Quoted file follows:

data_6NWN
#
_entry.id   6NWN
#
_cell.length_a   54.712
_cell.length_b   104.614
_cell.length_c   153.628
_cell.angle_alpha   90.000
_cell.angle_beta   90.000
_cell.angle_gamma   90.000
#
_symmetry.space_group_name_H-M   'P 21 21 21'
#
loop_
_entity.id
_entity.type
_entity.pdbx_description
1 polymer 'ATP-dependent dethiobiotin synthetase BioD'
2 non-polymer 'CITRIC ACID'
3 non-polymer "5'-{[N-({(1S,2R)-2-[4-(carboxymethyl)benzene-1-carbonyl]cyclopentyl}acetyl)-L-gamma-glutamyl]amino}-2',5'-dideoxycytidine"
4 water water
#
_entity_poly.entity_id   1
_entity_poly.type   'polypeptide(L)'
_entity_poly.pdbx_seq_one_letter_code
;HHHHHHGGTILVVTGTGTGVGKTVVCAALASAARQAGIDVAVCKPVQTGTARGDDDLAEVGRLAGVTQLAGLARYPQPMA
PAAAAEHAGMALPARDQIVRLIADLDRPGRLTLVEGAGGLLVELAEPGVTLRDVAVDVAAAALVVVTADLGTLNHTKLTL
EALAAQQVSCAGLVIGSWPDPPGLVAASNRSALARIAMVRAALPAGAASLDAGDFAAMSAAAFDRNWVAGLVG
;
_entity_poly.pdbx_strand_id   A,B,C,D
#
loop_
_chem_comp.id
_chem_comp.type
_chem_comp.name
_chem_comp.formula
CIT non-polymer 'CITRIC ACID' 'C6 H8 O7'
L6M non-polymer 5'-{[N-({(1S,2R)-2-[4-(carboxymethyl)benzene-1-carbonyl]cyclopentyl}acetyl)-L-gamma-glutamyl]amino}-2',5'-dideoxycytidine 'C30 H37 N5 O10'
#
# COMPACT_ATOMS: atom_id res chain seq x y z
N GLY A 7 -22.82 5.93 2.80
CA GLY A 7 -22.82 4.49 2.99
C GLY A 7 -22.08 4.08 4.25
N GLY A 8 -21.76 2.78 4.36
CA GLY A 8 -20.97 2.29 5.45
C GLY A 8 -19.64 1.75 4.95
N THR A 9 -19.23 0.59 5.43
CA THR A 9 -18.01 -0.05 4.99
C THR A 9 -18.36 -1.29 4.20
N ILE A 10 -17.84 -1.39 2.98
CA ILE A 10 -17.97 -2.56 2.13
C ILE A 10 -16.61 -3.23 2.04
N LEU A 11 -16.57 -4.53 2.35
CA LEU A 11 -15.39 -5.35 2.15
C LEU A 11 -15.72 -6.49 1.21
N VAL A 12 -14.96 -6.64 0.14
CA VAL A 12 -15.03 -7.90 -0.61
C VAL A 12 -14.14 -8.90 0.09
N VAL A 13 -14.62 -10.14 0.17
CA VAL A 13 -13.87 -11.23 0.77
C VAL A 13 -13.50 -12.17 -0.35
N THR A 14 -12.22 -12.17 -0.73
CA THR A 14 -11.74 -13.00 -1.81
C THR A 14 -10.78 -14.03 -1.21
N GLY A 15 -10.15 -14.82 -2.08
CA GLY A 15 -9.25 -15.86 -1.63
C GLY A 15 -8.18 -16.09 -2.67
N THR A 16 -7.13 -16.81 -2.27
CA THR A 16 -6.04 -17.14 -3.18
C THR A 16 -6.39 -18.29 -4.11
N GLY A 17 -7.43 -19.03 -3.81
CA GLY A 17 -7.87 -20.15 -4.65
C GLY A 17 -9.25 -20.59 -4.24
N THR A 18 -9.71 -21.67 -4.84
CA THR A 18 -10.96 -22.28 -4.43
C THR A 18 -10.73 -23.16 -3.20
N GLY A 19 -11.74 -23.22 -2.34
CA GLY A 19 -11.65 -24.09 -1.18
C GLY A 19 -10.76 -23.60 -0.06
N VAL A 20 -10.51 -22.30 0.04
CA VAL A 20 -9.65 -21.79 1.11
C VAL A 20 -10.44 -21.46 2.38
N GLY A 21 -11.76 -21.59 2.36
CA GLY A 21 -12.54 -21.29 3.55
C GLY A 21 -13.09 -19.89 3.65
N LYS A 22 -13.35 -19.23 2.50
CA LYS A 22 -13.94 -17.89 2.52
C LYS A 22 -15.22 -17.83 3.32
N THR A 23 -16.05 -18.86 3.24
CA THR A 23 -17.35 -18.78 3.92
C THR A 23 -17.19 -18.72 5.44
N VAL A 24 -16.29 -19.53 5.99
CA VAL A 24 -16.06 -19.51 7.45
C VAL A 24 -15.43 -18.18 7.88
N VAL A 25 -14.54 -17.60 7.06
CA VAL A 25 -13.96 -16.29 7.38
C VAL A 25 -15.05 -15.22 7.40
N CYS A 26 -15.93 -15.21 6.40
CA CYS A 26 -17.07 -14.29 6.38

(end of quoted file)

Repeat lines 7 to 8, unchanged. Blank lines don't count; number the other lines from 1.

_cell.length_c   153.628
_cell.angle_alpha   90.000